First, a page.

Canadian Women’s Auxiliary Air Force
Following the outbreak of World War II, The British Commonwealth Air Training Plan (BCATP) was created as a massive, joint military aircrew training program created by the United KingdomCanadaAustralia and New Zealand. It remains as one of the single largest aviation training programs in history and was responsible for training nearly half the pilotsnavigatorsbomb aimersair gunners
wireless operators and flight engineers who served Commonwealth countries during the war.
In June 1941, as more Canadian women pressed for the opportunity to join the war effort and manpower shortages grew, the government formally decided to allow the enlistment of women in the armed services. The 1941 order-in-council authorized “the formation of a component of the Royal Canadian Air Force to be known as the Canadian Women’s Auxiliary Air Force (CWAAF), its function being to release to heavier duties those members of the RCAF employed in administrative, clerical and other comparable types of service employment.” Since the CWAAF became an integral part of the RCAF, another order-in-council changed the CWAAF to the RCAF Women’s Division (WD) on 3 February 1942.
Kathleen Oonah Walker, the former head of the transportation service for the Red Cross in Ottawa, and Jean Flatt Davey, a doctor from the medical branch of the RCAF, became the first two members of the CWAAF. To them fell the enormous task of recruiting the initial group of women from across the country that, after training, would form the backbone of the organization.
Three photographers getting ready to take off; from left to right: Flight Sergeant A.D. Lang, Aircraftswomen M. Dudlyke, M. Clayborne and Jeanne Farris. National Defence Image Library, PL 20839.
In total, 17,038 women served in the RCAF (WD) during the Second World War. At its peak, in January 1944, the Women’s Division fielded 15,556 personnel at home and abroad. Thirty died while in active service.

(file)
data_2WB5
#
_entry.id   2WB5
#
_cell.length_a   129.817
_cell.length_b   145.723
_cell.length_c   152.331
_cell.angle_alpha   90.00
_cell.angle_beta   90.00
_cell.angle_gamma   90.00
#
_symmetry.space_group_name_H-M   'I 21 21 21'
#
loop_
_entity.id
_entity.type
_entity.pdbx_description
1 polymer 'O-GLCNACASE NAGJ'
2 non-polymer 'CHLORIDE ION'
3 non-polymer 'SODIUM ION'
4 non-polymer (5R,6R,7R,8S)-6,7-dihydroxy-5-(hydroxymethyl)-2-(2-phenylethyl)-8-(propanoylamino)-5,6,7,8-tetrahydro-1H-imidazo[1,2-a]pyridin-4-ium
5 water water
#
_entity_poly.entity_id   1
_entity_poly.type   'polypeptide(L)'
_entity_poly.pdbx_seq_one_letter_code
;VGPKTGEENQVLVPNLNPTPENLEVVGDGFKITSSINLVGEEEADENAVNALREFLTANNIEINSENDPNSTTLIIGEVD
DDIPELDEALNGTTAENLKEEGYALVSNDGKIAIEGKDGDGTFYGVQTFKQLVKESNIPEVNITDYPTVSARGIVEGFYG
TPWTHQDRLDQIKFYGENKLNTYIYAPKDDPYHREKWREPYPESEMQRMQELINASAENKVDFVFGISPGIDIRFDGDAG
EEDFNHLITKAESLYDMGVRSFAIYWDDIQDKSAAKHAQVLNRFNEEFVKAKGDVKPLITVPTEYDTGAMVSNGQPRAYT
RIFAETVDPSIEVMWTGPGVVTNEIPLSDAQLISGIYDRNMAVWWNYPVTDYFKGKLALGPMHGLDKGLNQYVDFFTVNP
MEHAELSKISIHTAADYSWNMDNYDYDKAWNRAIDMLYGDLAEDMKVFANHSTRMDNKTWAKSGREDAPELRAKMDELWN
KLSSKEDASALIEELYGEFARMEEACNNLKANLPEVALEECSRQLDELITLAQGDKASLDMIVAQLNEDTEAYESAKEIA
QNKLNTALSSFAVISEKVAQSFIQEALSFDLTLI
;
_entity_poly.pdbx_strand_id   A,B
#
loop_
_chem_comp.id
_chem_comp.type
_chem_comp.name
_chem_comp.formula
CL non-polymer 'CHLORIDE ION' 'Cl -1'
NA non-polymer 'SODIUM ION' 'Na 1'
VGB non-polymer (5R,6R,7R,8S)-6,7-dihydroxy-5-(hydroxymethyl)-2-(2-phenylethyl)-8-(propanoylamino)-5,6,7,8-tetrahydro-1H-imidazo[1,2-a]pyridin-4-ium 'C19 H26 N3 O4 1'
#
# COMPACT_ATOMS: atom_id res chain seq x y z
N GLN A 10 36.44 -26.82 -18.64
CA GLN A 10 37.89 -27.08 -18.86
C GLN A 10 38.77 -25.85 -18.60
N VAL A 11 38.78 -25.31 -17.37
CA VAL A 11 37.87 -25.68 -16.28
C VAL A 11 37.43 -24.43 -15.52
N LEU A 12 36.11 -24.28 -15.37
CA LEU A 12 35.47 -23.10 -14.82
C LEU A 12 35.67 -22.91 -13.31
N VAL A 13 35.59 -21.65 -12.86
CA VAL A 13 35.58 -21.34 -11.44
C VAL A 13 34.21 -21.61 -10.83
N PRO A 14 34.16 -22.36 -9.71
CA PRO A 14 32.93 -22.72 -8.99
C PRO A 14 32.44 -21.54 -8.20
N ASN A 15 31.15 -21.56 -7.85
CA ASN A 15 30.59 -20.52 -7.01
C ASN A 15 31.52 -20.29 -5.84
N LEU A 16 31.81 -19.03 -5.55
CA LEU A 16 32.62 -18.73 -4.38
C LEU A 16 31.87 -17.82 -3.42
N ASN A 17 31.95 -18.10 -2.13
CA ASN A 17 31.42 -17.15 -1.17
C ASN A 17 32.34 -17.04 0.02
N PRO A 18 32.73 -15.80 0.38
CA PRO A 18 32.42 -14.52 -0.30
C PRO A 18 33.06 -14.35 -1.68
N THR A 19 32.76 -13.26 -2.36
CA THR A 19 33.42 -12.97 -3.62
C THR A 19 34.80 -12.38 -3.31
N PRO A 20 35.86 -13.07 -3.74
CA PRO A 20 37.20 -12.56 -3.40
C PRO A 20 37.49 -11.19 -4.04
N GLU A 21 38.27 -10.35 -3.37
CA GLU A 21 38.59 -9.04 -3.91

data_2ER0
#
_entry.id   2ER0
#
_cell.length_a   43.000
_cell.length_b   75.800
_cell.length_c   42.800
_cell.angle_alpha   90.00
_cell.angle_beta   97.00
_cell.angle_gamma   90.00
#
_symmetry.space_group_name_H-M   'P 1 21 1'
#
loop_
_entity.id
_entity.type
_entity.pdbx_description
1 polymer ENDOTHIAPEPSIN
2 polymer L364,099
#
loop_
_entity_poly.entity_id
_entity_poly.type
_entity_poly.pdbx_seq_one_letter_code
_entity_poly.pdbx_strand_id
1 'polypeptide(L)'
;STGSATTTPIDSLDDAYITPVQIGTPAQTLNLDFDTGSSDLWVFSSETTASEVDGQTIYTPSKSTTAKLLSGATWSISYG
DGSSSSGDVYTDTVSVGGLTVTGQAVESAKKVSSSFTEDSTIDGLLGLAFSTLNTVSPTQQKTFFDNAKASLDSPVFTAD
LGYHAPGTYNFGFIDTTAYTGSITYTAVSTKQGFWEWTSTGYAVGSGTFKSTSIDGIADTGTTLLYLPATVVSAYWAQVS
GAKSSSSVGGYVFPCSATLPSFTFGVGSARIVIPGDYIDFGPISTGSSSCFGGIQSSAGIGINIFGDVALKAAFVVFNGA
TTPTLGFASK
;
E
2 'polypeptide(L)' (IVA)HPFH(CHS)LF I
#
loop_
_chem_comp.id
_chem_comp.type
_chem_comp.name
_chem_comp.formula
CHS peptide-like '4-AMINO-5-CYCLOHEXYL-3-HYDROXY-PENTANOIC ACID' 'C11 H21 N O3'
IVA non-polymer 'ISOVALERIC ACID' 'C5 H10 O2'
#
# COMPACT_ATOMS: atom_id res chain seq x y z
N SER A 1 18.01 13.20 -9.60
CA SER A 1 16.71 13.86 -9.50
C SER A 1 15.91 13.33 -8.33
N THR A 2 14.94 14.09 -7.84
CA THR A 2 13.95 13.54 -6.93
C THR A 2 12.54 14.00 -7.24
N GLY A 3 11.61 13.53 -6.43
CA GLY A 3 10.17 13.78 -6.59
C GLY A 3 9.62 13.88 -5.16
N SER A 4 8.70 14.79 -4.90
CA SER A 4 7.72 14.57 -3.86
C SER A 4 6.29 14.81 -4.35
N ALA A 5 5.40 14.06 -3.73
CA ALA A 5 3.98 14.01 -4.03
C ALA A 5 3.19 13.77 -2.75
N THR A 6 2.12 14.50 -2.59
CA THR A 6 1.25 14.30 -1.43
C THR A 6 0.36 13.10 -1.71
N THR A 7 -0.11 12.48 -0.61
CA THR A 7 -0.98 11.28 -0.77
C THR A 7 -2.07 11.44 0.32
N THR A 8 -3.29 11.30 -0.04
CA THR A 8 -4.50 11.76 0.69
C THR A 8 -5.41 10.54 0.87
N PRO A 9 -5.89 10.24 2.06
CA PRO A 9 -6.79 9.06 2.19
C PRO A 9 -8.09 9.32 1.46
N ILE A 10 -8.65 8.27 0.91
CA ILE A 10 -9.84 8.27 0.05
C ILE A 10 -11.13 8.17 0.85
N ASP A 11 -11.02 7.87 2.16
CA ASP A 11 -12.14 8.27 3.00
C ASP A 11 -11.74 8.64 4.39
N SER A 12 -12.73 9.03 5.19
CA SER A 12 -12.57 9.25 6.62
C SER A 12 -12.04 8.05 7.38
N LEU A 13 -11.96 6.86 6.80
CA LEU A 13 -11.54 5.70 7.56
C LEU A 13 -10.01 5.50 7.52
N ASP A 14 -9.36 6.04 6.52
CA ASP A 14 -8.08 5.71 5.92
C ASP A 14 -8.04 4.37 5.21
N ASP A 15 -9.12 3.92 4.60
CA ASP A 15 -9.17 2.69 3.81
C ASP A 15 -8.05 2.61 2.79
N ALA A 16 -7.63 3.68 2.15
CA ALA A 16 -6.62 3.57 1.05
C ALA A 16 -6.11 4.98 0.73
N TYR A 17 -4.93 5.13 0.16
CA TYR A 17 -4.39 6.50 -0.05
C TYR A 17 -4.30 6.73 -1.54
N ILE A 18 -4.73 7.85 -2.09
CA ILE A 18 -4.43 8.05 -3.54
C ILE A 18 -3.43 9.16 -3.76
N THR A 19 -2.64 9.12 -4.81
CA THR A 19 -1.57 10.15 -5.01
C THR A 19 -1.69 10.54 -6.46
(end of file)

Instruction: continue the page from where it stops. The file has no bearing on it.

Today, women are an integral part of Canada’s military, serving at all ranks – from private to general, and in all environments – with no restrictions on the jobs they can undertake. The Canadian Armed Forces are a world leader in terms of the proportion of women in its military and in the areas in which they may serve. Among its allies, Canada is highly regarded as being at the forefront of military gender integration.
There are many exceptional Canadian women serving today in the RCAF. Captain Brasseur, later Major, along with Captain Jane Foster went on to become one of the first women to pilot a CF-18 Hornet fighter/interceptor. She is also noted in the annals of military aviation history for being the first woman to investigate a military aviation accident in Canada. In recent years, women of the Royal Canadian Air Force have gone on to achieve such successes as those of Brigadier-General Lise Bourgon, a former helicopter pilot who assumed command of Joint Task Force-Iraq in May 2015. Also in 2015, Lieutenant-General Christine Whitecross became the first woman to hold that rank. She was also the first female commander of Joint Task Force North and the first woman appointed as Chief Military Engineer.
An Avionics System Technician is ensuring everything works properly on an airplane before takeoff.